Lessons Learned: Gloucester, UK LED Streetlight Project

Gloucester, UK LED Streetlight Project

The genesis of the Gloucester project occurred when the highway division prepared a plan to help the UK meet ambitious carbon reduction goals by 2020.

The actual planning for the conversion of 60,000 streetlights started in 2010 by installing pilot tests of a variety of LED fixtures. Approximately 5,500 LED fixtures were installed over a period of 5 ½ years. They tested color temperatures ranging from 5,700K CCT to 4,000K CCT and settled on 4,000K CCT. Adaptive controls and dimming were also tested during this time. The pilot tests were primary done as a proof of concept with no public outreach or surveys to solicit preferences. The fixture selected for residential street is the Schreder Ampera Mini 26 watt that is a B1-U1-G1 and produces about 3350 lumens. Larger wattage versions of the Ampera will be used on main roadways.

Gloucester is replacing HPS fixtures, some of which had already been modified with dual ballasts in order to dim them to 50%. So dimming the LED fixtures was part of the plans for the beginning. The plan to retrofit the remaining 55,000 streetlights will include approximately 40,000 residential and 10,000 on main roadways. 6,000 fixtures will be replaced in 2015, 25,000 in 2016 and the balance in 2017.

Gloucester chose Talensa smart controls and will dim residential lights by 50% after peak traffic periods. The project is projected to reduce energy and CO2 by approximately 70% and save about £1.7 million annually. The total cost of the project is £13.7 million of which Gloucester received a £5 million grant from the UK Department of Transport. 40% of the remaining £8.7 million is being financed with a 0% interest loan from Salix. Gloucester estimates a payback period of about 5 years for the fixtures and controls.

Gloucester Street Lighting Manager, Ken Pitt, said in a phone call that the county has made an effort to keep the public informed throughout the process and will be sending a letter to all residents detailing the plans for the conversion. He also said the the previous dimming of the HPS fixtures had been well received by the residents and that they had received no complaints regarding the lower lighting levels. We believe that this may be the largest LED conversion to date to use smart controls and dimming for all streetlights.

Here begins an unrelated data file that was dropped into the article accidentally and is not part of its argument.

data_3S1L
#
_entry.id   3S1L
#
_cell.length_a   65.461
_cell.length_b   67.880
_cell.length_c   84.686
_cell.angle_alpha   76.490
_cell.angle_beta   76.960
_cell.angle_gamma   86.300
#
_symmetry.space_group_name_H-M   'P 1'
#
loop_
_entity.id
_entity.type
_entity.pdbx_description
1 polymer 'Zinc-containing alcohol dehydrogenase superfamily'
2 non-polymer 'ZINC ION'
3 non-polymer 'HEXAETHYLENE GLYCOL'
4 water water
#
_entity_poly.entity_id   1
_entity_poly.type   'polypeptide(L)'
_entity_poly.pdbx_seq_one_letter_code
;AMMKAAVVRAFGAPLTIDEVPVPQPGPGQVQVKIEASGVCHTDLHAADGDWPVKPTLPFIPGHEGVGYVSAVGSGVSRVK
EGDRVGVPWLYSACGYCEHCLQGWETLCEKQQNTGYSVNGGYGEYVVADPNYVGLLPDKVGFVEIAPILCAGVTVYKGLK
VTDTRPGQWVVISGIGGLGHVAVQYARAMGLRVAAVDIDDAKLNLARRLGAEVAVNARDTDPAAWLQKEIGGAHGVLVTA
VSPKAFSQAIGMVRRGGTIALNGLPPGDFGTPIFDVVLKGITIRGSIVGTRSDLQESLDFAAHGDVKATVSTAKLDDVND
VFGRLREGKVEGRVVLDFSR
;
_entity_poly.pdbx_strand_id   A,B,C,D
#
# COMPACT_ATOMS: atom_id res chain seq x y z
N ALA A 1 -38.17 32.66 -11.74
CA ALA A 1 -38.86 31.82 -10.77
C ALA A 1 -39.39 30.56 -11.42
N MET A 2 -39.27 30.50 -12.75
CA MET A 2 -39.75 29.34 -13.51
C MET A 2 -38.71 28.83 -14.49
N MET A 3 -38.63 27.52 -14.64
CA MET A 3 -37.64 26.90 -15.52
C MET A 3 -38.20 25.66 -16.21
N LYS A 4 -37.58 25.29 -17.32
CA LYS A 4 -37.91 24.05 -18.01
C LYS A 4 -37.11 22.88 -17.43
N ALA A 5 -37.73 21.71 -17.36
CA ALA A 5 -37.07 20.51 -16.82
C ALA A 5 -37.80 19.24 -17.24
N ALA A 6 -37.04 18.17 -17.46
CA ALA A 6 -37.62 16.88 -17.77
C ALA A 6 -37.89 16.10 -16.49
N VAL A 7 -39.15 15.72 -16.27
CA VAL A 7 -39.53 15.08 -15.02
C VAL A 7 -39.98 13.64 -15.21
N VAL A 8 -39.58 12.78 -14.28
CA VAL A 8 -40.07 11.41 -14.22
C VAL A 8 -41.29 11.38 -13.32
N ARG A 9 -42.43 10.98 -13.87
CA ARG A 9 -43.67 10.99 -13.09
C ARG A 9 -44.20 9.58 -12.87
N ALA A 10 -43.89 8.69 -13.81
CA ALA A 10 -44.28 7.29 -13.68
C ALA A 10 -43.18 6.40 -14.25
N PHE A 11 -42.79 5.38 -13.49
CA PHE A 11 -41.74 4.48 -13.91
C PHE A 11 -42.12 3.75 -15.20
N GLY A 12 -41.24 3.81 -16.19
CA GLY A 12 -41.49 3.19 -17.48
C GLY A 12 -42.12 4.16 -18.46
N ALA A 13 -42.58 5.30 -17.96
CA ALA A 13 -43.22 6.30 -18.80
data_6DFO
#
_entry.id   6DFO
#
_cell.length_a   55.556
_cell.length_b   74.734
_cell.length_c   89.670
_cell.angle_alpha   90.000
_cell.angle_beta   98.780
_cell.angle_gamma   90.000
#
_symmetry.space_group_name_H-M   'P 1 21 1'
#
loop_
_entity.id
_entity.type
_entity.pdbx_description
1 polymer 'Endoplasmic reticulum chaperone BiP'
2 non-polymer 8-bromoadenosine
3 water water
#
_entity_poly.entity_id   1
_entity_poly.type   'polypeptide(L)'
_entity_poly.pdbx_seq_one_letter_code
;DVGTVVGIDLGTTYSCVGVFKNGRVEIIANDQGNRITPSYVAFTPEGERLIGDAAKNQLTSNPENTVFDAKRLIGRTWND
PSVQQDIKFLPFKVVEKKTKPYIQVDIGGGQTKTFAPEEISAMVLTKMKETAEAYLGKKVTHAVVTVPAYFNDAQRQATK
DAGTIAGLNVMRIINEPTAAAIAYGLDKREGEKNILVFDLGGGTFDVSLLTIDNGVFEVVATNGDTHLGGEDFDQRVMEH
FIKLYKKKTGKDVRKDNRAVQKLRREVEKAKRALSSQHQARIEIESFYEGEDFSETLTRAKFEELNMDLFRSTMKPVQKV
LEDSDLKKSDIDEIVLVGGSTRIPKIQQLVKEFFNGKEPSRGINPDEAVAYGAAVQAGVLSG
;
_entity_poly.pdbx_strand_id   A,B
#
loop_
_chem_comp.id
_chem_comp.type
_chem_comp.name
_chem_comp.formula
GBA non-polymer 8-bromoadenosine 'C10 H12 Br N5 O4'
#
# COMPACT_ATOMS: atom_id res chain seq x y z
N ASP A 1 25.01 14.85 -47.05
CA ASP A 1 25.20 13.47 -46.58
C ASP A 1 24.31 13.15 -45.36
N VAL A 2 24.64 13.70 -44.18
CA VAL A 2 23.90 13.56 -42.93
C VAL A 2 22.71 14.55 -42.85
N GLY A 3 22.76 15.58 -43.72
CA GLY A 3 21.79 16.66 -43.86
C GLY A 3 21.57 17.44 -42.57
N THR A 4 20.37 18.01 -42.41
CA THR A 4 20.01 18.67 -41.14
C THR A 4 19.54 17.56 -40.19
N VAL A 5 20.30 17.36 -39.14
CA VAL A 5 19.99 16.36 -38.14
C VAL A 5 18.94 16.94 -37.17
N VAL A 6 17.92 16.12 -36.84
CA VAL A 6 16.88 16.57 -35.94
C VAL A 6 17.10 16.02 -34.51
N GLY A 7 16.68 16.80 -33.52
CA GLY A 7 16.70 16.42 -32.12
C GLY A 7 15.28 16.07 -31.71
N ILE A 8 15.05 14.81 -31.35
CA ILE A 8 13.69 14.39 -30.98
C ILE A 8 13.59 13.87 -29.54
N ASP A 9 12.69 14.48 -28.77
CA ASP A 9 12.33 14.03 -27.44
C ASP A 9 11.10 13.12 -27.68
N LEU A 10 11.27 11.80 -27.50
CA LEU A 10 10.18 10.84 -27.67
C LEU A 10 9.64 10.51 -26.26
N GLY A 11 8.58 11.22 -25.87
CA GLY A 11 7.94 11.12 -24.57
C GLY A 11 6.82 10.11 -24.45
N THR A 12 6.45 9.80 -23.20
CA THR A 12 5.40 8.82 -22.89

While the color temperature of the LED fixtures are higher than SOLA recommends, the choice of a low-glare fixture is commendable and should help improve community acceptance. However as with many pilot tests for LED projects, public surveys were not conducted and fixtures with warm white (<3,100K CCT) LEDs were not tested. Not asking for resident feedback on color temperature during pilot tests misses an important opportunity to gauge potential public reaction before full-scale rollout. (See Davis, CA LED Retrofit) Considering the decision to adopt aggressive dimming to maximize energy savings, using <3,100K CCT fixtures would have cost very little to implement (<10%) and would help preserve the neighborhood ambiance and visual comfort for the residents.

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